Church porches are important in historical romances set in the Middle Ages. The church porch is often where the hero and heroine end up to get married. Stupidly, for someone who grew up and lives in a country where there are plenty of medieval churches, I always assumed that this meant they were married outside the church, more or less in the open air, with only a small porch to cover them. It was only when I saw a photograph of a medieval church porch that I realised how wrong my image of it was.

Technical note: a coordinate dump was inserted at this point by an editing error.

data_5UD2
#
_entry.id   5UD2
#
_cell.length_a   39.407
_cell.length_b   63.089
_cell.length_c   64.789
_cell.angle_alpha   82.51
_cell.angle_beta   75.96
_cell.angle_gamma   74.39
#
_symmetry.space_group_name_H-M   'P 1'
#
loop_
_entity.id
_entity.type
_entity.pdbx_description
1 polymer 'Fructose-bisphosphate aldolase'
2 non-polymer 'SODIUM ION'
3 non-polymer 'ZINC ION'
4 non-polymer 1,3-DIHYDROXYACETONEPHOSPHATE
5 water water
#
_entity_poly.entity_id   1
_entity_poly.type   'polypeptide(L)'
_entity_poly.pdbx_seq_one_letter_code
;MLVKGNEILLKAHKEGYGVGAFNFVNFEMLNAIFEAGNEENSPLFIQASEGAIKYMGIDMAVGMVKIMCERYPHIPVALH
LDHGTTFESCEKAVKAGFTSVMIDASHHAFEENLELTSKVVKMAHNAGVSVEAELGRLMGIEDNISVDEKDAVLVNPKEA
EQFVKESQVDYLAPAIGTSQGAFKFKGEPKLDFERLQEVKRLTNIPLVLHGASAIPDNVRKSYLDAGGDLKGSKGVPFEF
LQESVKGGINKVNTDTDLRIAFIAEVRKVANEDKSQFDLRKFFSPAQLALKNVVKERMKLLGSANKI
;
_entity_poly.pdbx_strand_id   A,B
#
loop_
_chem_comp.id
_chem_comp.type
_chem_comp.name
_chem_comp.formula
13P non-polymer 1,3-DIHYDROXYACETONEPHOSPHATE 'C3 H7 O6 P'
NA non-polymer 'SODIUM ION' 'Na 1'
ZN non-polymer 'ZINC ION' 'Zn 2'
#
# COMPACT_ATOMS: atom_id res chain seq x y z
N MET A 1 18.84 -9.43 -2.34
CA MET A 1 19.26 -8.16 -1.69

A couple of weeks ago I was at Boxgrove Priory near Chichester. It was a lovely day and I took some photographs. The priory was built from the end of the eleventh century to the beginning of the twelfth century. The porch was built in the thirteenth century. It’s not on the same level as the rest of the church and there are six or seven steps down to the church door.
As you can see from the photograph, it’s certainly large enough to hold bride, groom and witnesses, even a priest, if necessary. Although a priest wasn’t, strictly speaking, required in order for a marriage to be binding, the church encouraged it.
Next time you read a novel in which the hero and heroine marry in the church porch, this is the kind of thing you should have in your mind’s eye.
Here’s a bonus photograph of the ruins on the other side of the church.